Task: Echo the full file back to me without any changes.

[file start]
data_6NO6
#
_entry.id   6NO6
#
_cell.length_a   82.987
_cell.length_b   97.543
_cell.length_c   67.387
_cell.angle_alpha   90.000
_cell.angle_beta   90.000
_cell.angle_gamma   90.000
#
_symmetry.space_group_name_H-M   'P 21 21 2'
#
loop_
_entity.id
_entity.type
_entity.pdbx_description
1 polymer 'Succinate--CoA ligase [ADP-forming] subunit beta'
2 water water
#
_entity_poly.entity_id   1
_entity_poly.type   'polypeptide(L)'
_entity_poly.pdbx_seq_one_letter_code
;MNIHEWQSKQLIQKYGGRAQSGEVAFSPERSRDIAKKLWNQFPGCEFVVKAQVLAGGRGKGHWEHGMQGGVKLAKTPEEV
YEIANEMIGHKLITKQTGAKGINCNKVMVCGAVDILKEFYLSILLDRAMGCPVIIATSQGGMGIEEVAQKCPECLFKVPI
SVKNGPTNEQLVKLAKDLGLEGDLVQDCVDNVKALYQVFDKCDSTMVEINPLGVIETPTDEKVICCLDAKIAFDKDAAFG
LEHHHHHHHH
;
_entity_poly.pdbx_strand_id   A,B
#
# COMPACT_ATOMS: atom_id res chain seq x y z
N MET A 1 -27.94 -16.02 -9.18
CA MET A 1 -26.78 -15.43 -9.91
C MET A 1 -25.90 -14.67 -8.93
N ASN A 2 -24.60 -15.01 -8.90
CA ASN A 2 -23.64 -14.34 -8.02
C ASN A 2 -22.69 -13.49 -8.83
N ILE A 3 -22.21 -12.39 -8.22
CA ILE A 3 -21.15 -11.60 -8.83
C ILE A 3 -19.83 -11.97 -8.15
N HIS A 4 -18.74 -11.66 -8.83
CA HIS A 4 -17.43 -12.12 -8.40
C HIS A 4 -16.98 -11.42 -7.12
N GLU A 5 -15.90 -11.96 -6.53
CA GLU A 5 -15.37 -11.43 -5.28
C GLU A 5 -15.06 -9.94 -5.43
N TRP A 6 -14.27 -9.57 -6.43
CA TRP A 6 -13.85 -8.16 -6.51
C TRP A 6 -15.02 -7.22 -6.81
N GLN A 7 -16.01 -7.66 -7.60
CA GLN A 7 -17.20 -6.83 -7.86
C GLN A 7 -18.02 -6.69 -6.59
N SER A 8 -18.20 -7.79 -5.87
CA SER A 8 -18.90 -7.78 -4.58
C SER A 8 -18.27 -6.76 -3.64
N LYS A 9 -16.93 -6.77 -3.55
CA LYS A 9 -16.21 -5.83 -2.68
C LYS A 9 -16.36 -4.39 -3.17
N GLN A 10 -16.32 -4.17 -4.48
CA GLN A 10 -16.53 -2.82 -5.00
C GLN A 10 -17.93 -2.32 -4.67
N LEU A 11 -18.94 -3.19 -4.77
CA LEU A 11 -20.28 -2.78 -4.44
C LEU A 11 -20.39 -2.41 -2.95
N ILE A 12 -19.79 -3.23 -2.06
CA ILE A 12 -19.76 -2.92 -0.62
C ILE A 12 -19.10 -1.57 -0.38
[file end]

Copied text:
data_6NO6
#
_entry.id   6NO6
#
_cell.length_a   82.987
_cell.length_b   97.543
_cell.length_c   67.387
_cell.angle_alpha   90.000
_cell.angle_beta   90.000
_cell.angle_gamma   90.000
#
_symmetry.space_group_name_H-M   'P 21 21 2'
#
loop_
_entity.id
_entity.type
_entity.pdbx_description
1 polymer 'Succinate--CoA ligase [ADP-forming] subunit beta'
2 water water
#
_entity_poly.entity_id   1
_entity_poly.type   'polypeptide(L)'
_entity_poly.pdbx_seq_one_letter_code
;MNIHEWQSKQLIQKYGGRAQSGEVAFSPERSRDIAKKLWNQFPGCEFVVKAQVLAGGRGKGHWEHGMQGGVKLAKTPEEV
YEIANEMIGHKLITKQTGAKGINCNKVMVCGAVDILKEFYLSILLDRAMGCPVIIATSQGGMGIEEVAQKCPECLFKVPI
SVKNGPTNEQLVKLAKDLGLEGDLVQDCVDNVKALYQVFDKCDSTMVEINPLGVIETPTDEKVICCLDAKIAFDKDAAFG
LEHHHHHHHH
;
_entity_poly.pdbx_strand_id   A,B
#
# COMPACT_ATOMS: atom_id res chain seq x y z
N MET A 1 -27.94 -16.02 -9.18
CA MET A 1 -26.78 -15.43 -9.91
C MET A 1 -25.90 -14.67 -8.93
N ASN A 2 -24.60 -15.01 -8.90
CA ASN A 2 -23.64 -14.34 -8.02
C ASN A 2 -22.69 -13.49 -8.83
N ILE A 3 -22.21 -12.39 -8.22
CA ILE A 3 -21.15 -11.60 -8.83
C ILE A 3 -19.83 -11.97 -8.15
N HIS A 4 -18.74 -11.66 -8.83
CA HIS A 4 -17.43 -12.12 -8.40
C HIS A 4 -16.98 -11.42 -7.12
N GLU A 5 -15.90 -11.96 -6.53
CA GLU A 5 -15.37 -11.43 -5.28
C GLU A 5 -15.06 -9.94 -5.43
N TRP A 6 -14.27 -9.57 -6.43
CA TRP A 6 -13.85 -8.16 -6.51
C TRP A 6 -15.02 -7.22 -6.81
N GLN A 7 -16.01 -7.66 -7.60
CA GLN A 7 -17.20 -6.83 -7.86
C GLN A 7 -18.02 -6.69 -6.59
N SER A 8 -18.20 -7.79 -5.87
CA SER A 8 -18.90 -7.78 -4.58
C SER A 8 -18.27 -6.76 -3.64
N LYS A 9 -16.93 -6.77 -3.55
CA LYS A 9 -16.21 -5.83 -2.68
C LYS A 9 -16.36 -4.39 -3.17
N GLN A 10 -16.32 -4.17 -4.48
CA GLN A 10 -16.53 -2.82 -5.00
C GLN A 10 -17.93 -2.32 -4.67
N LEU A 11 -18.94 -3.19 -4.77
CA LEU A 11 -20.28 -2.78 -4.44
C LEU A 11 -20.39 -2.41 -2.95
N ILE A 12 -19.79 -3.23 -2.06
CA ILE A 12 -19.76 -2.92 -0.62
C ILE A 12 -19.10 -1.57 -0.38